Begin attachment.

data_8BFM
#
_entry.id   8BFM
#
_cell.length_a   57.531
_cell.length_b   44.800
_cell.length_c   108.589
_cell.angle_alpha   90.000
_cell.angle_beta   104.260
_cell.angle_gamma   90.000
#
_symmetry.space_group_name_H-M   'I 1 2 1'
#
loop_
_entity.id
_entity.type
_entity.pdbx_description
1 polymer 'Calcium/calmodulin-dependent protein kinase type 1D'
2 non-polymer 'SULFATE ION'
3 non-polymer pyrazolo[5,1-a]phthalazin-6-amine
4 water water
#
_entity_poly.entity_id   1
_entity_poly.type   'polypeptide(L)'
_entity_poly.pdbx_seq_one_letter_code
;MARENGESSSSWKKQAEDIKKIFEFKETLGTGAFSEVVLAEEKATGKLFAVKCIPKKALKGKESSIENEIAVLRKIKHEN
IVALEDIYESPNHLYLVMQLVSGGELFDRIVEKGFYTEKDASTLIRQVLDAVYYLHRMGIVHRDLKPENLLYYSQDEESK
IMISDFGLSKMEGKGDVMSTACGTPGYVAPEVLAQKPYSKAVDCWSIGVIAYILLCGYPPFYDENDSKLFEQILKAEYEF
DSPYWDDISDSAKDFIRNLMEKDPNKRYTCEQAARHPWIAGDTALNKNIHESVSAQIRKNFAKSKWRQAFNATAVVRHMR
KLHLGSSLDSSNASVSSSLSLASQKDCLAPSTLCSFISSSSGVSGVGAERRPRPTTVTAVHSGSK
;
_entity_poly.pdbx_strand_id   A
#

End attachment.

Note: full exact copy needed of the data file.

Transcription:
data_8BFM
#
_entry.id   8BFM
#
_cell.length_a   57.531
_cell.length_b   44.800
_cell.length_c   108.589
_cell.angle_alpha   90.000
_cell.angle_beta   104.260
_cell.angle_gamma   90.000
#
_symmetry.space_group_name_H-M   'I 1 2 1'
#
loop_
_entity.id
_entity.type
_entity.pdbx_description
1 polymer 'Calcium/calmodulin-dependent protein kinase type 1D'
2 non-polymer 'SULFATE ION'
3 non-polymer pyrazolo[5,1-a]phthalazin-6-amine
4 water water
#
_entity_poly.entity_id   1
_entity_poly.type   'polypeptide(L)'
_entity_poly.pdbx_seq_one_letter_code
;MARENGESSSSWKKQAEDIKKIFEFKETLGTGAFSEVVLAEEKATGKLFAVKCIPKKALKGKESSIENEIAVLRKIKHEN
IVALEDIYESPNHLYLVMQLVSGGELFDRIVEKGFYTEKDASTLIRQVLDAVYYLHRMGIVHRDLKPENLLYYSQDEESK
IMISDFGLSKMEGKGDVMSTACGTPGYVAPEVLAQKPYSKAVDCWSIGVIAYILLCGYPPFYDENDSKLFEQILKAEYEF
DSPYWDDISDSAKDFIRNLMEKDPNKRYTCEQAARHPWIAGDTALNKNIHESVSAQIRKNFAKSKWRQAFNATAVVRHMR
KLHLGSSLDSSNASVSSSLSLASQKDCLAPSTLCSFISSSSGVSGVGAERRPRPTTVTAVHSGSK
;
_entity_poly.pdbx_strand_id   A
#